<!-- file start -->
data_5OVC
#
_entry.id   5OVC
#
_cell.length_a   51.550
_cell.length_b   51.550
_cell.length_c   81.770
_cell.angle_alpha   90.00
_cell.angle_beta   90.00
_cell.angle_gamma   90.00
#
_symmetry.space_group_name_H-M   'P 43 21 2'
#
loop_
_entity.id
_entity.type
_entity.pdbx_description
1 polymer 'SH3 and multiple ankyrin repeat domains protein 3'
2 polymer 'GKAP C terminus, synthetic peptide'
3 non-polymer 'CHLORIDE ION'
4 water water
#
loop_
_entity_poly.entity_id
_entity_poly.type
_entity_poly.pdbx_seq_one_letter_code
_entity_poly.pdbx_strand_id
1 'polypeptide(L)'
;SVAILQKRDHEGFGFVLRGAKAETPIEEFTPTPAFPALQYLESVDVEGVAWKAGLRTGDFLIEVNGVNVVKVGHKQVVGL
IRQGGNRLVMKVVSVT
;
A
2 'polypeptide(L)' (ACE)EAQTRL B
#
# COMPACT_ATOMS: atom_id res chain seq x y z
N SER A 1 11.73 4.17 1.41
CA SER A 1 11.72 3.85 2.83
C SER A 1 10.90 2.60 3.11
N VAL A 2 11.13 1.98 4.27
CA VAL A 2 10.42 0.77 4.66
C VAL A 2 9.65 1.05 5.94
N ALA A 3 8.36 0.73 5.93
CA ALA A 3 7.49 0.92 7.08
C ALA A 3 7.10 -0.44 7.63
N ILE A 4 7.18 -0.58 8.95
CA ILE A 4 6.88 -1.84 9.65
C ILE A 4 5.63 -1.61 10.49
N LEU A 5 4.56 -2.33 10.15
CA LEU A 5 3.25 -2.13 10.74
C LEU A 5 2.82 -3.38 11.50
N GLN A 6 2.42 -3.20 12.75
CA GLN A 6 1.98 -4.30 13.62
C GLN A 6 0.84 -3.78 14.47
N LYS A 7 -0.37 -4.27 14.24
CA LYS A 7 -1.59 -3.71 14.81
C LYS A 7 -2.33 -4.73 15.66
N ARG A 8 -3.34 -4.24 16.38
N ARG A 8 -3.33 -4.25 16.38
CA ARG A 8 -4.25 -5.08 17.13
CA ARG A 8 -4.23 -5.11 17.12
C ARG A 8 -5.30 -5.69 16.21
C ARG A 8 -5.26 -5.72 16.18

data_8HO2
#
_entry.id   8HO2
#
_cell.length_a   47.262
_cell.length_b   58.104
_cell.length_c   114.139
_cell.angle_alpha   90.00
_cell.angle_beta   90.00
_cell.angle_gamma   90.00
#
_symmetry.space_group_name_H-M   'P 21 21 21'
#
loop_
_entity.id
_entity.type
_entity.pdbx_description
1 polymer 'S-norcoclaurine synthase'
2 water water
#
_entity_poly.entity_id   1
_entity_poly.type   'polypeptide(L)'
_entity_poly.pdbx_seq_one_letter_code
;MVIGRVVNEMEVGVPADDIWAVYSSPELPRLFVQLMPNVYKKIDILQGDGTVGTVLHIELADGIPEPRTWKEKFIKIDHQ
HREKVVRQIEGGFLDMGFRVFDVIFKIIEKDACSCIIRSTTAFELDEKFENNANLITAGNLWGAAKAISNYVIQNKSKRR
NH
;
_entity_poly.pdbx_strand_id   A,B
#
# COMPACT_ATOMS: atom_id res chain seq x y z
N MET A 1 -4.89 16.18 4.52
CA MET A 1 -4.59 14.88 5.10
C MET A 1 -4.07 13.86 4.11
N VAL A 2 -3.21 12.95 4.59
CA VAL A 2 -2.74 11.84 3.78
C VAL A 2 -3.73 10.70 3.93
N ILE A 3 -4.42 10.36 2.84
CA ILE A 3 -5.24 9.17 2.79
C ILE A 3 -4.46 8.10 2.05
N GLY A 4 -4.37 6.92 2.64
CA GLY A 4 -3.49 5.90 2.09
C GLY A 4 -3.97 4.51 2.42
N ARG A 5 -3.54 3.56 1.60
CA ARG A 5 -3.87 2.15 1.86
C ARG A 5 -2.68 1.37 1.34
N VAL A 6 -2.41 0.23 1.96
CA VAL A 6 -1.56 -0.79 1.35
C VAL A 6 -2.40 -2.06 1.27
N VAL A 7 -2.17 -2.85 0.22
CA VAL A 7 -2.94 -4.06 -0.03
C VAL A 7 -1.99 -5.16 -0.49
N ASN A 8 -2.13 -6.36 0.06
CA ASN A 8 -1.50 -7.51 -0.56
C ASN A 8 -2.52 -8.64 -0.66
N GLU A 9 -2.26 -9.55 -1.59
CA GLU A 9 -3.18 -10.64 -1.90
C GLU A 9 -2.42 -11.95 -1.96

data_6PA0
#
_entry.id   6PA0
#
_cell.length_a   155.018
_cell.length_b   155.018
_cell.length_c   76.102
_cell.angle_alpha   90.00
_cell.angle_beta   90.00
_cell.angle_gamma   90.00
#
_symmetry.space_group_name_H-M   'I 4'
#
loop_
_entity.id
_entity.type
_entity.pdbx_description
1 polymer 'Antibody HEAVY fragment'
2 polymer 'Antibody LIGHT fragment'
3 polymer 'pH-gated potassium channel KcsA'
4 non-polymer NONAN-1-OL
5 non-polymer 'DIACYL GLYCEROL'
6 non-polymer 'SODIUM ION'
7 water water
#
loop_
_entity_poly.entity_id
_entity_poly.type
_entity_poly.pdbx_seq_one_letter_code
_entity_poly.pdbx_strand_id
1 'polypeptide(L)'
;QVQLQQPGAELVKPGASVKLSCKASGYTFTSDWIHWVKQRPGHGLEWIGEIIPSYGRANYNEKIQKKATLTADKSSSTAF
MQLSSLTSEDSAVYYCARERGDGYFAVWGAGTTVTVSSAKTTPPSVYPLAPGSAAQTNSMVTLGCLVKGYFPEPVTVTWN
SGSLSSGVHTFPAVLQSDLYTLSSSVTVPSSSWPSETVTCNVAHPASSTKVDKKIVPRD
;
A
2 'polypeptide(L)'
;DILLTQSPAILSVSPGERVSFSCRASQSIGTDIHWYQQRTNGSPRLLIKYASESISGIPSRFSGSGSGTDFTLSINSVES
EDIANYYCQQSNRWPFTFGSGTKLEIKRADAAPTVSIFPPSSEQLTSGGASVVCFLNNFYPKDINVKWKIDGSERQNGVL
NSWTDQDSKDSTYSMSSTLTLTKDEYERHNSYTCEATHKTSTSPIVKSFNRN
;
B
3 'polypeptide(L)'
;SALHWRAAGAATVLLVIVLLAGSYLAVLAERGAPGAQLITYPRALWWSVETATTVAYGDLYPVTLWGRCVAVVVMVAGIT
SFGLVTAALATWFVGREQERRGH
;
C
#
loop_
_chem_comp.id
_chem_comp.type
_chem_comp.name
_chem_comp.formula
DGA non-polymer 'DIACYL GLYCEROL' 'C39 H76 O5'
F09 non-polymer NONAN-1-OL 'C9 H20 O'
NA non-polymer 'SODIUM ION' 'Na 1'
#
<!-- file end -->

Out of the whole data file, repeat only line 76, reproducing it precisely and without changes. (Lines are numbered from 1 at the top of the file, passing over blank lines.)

loop_